The thing that disturbs me is the message that people "knew" that women shouldn't be alone with the guy. In any work setting, how is that acceptable? Maybe I'm misreading it, but if there's a guy in any setting that you are warned not to be left alone with, wouldn't you immediately, as a very public company, demand that some sort of investigation happen, before a PR disaster like this happens, at the very least?

It is called risk assessment: if your abuser is bringing in the bacon, sweep the abused underlings under the rug because they are not as financially viable, but should the abuser's star fade or start to be a drain on resources, cut him.

What gets me is people seem perpetually surprised at all of this -- except the predators who will steal, lie and backstab their way into these coveted positions so they at least *appear* indispensable and thus are free to terrorize for as long as they can...
posted by Alexandra Kitty at 6:15 AM on July 4 [1 favorite]


They are not the same thing, but bipolar I can have a psychotic break

They can, generally when in a manic phase, but the one isn't a guarantee of the other and it's important to be careful when talking about mental illness, no? /derail
posted by feckless fecal fear mongering at 6:17 AM on July 4 [1 favorite]


They can, generally when in a manic phase, but the one isn't a guarantee of the other and it's important to be careful when talking about mental illness, no? /derail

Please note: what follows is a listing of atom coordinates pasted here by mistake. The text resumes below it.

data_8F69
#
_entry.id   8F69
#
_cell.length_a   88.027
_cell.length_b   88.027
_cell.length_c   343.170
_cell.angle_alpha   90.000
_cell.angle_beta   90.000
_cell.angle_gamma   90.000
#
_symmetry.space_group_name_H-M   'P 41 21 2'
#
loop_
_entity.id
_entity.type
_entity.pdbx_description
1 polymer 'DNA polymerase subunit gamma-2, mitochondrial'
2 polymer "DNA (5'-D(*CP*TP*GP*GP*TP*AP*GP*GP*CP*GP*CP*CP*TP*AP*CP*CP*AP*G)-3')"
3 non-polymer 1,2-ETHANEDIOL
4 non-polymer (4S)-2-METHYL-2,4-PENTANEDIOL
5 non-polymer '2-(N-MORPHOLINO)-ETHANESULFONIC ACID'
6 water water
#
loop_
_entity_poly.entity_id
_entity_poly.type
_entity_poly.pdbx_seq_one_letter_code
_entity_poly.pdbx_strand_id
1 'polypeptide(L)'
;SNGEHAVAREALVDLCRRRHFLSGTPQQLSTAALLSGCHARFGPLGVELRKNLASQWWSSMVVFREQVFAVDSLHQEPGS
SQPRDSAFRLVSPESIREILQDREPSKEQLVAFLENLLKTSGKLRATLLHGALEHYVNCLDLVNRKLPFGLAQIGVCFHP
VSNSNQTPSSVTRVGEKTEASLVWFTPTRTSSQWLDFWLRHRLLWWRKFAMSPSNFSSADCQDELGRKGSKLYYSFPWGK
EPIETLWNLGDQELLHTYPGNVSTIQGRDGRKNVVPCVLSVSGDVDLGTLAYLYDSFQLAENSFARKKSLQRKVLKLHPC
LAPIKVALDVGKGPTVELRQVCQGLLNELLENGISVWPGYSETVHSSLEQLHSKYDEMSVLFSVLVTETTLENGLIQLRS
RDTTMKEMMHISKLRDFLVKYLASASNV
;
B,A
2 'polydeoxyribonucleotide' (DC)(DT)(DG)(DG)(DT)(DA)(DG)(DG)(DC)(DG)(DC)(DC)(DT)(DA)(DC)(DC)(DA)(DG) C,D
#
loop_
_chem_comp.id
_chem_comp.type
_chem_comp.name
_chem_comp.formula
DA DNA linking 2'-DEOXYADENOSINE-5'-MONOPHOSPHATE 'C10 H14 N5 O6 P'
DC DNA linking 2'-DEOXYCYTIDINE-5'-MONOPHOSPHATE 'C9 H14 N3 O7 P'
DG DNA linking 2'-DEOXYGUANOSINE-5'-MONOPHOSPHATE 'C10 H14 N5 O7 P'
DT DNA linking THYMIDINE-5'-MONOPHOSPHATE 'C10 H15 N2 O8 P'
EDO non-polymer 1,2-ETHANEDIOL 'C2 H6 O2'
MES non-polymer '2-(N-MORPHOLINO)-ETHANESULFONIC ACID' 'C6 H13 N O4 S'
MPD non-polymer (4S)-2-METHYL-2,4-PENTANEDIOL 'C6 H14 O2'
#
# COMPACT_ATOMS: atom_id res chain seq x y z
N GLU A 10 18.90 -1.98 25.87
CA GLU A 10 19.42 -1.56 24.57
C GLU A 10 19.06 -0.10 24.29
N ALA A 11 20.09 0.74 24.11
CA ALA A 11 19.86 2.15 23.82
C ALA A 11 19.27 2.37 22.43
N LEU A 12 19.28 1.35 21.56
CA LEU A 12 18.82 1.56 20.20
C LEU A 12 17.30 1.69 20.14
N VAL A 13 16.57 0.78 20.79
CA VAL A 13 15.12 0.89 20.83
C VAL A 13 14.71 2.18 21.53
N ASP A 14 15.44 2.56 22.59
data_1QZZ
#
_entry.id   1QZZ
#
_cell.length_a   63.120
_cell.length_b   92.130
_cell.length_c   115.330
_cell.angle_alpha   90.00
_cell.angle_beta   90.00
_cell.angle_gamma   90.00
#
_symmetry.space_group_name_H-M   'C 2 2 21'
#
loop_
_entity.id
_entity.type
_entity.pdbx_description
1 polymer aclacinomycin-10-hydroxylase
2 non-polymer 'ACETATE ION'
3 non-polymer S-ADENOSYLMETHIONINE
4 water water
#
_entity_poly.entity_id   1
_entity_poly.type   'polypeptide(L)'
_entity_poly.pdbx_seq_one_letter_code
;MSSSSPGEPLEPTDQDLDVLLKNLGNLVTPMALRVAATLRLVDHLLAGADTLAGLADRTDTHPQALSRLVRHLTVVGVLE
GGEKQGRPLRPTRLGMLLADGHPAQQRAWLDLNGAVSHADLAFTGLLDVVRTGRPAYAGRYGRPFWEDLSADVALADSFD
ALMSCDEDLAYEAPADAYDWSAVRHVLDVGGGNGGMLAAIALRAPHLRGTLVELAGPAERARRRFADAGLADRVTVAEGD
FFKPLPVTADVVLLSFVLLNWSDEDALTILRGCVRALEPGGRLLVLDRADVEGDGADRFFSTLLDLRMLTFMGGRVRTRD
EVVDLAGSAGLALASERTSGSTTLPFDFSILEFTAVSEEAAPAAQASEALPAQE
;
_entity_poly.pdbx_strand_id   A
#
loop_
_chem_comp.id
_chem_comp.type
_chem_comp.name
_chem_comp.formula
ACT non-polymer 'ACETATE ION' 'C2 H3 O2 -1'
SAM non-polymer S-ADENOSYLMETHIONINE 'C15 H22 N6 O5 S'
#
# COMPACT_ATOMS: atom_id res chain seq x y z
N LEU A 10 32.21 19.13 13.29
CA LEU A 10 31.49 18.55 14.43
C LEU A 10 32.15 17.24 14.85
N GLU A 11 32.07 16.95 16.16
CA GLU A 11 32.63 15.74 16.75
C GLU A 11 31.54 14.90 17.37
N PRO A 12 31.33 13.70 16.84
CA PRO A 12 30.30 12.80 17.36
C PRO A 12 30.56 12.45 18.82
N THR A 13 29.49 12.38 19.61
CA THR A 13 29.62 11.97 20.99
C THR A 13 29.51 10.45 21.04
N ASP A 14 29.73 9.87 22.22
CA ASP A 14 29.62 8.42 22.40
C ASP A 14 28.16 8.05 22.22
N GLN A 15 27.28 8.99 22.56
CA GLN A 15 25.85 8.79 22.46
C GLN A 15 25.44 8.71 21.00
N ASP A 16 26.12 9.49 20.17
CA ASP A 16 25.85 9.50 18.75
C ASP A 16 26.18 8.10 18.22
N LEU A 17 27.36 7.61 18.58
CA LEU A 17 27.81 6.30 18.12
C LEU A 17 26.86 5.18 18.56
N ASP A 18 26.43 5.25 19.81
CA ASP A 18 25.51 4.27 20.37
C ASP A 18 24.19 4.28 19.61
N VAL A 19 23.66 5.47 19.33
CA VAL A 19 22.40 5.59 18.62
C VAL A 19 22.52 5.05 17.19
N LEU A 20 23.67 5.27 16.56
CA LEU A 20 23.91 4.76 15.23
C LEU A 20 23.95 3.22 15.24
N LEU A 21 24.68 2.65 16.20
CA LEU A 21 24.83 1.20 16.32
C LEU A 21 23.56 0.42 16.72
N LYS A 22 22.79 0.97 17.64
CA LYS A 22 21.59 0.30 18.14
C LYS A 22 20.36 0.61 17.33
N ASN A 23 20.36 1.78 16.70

True, but then again, this is an individual who could pull himself together enough to find a coveted position most people can only dream about and from what has been implied, while he did certain odd behaviours in public, he did not harass others out in the open, but in private, which says a lot about the state of his thought processes...
posted by Alexandra Kitty at 6:35 AM on July 4 [2 favorites]


Most BiI people have no difficulty 'pulling themselves together' when medicated (no idea if he was or not).
posted by feckless fecal fear mongering at 6:44 AM on July 4


according to one of Skyler's close friends, on the day of the incident he had a psychotic break and is currently in a hospital getting inpatient treatment for a form of bipolar I.

While it's a bad situation all the way around CN has an absolute obligation to protect its employees in the workplace. I wonder if he will try to litigate this under the ADA or something.